Home » Articles » Case » Picketing » International Brotherhood of Teamsters Union v. Vogt (1957)

Written by John R. Vile, last updated on September 19, 2023

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The Supreme Court upheld some state limits on union picketing in International Brotherhood of Teamsters Union v. Vogt (1957). That case involved picketing in Wisconsin, and the Court upheld an injunction against union members after a gravel pit they picketed lost business. In this photo, union cemetery workers don sheets to picket for higher wages, closed shop, and a week's vacation at the Woodmere Cemetery in Detroit, Aug. 7, 1940. (AP Photo, used with permission from the Associated Press.)

In International Brotherhood of Teamsters Union v. Vogt, 354 U.S. 284 (1957), the Supreme Court reaffirmed that First Amendment protections for freedom of expression did not prevent states from limiting peaceful picketing directed to coerce employers to interfere with employees’ rights to choose whether or not to join a union.


State prohibited Teamsters Union from picketing


Union members had picketed outside Vogt, Inc.’s gravel pit in Oconomowoc, Wisconsin, which led to reduced business. Vogt requested an injunction to prohibit such picketing.


Court upheld injunction


Justice Felix Frankfurter’s opinion for the Court reviewed a long line of cases in which the Court recognized that picketing could involve “an aspect of communication” protected by the First and Fourteenth Amendments but also recognized that rights to free expression might have to be balanced against other considerations. Frankfurter summarized the cases as establishing “a broad field in which a State, in enforcing some public policy, whether of its criminal or its civil law . . . could constitutionally enjoin peaceful picketing aimed at preventing effectuation of that policy.”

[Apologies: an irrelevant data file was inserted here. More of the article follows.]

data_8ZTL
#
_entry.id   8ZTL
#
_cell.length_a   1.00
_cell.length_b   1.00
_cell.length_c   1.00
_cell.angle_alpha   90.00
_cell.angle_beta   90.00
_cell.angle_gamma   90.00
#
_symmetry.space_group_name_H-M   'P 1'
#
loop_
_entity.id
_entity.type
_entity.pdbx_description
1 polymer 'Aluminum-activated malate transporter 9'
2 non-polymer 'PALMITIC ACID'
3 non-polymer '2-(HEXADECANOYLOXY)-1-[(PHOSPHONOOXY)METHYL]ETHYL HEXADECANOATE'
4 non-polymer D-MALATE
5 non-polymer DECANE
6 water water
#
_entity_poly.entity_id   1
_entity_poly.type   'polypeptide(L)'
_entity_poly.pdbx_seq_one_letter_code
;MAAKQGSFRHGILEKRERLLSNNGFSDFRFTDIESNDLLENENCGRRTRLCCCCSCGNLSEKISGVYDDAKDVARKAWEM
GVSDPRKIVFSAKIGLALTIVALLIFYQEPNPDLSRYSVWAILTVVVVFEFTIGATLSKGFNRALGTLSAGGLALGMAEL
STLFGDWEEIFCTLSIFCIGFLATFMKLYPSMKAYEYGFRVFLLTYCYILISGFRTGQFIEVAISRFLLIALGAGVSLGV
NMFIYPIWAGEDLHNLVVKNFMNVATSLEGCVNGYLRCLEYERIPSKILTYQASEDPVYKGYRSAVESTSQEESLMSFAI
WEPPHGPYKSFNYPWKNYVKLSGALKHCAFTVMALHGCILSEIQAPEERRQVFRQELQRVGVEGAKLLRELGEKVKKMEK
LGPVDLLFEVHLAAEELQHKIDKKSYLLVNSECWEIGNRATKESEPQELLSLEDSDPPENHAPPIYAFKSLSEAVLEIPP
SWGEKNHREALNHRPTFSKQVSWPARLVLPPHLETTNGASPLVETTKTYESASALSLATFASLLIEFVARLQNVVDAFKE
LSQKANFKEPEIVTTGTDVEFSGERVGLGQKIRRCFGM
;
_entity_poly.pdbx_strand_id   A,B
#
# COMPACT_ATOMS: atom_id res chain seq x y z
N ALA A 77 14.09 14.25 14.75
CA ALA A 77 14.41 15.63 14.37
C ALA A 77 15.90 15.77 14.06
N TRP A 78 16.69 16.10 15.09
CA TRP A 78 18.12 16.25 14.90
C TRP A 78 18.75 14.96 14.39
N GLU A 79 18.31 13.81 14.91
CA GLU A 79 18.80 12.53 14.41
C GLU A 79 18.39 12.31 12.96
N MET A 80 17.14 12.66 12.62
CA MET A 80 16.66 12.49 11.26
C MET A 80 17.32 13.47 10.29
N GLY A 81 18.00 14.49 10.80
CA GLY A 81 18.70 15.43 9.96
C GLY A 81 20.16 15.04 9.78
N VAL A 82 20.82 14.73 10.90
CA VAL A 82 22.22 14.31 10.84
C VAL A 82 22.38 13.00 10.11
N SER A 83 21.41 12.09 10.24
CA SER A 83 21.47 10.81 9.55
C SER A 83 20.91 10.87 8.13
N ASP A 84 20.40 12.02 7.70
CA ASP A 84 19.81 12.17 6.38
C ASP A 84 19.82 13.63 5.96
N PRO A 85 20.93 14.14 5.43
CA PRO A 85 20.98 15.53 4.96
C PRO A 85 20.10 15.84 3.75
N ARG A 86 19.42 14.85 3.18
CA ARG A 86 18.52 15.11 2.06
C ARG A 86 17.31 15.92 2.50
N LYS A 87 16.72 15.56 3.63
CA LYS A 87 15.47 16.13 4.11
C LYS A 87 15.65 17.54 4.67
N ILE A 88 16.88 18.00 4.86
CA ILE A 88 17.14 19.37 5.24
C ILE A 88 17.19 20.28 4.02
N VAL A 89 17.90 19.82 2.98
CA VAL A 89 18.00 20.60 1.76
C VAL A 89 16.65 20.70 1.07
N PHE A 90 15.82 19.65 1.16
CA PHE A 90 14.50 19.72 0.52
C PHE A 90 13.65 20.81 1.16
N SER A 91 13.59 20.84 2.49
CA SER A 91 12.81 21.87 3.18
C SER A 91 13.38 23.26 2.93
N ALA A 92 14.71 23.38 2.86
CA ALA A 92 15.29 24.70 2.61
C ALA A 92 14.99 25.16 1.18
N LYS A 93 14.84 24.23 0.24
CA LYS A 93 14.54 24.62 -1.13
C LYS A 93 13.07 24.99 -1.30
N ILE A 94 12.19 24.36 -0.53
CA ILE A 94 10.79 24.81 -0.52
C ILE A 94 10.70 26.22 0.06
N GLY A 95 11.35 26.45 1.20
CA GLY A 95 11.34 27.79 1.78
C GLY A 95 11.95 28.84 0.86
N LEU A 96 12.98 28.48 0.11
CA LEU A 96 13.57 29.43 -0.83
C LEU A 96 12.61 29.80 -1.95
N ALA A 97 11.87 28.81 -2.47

Dissenters said the picketing should have been protected


In Justice William O. Douglas’s dissenting opinion, joined by Chief Justice Earl Warren and Justice Hugo L. Black, he argued that the Court had come full circle from its decision in Thornhill v. Alabama (1940) and American Federation of Labor v. Swing (1941). Douglas observed that the case at hand involved “no rioting, no mass picketing, no violence, no disorder, no fisticuffs, no coercion — indeed nothing but speech” and should therefore be protected. He feared that the decision left states “free to decide whether to permit or suppress any particular picket line for any reason other than a blanket policy against all picketing.”


John Vile is a professor of political science and dean of the Honors College at Middle Tennessee State University. He is co-editor of the Encyclopedia of the First Amendment. This article was originally published in 2009.


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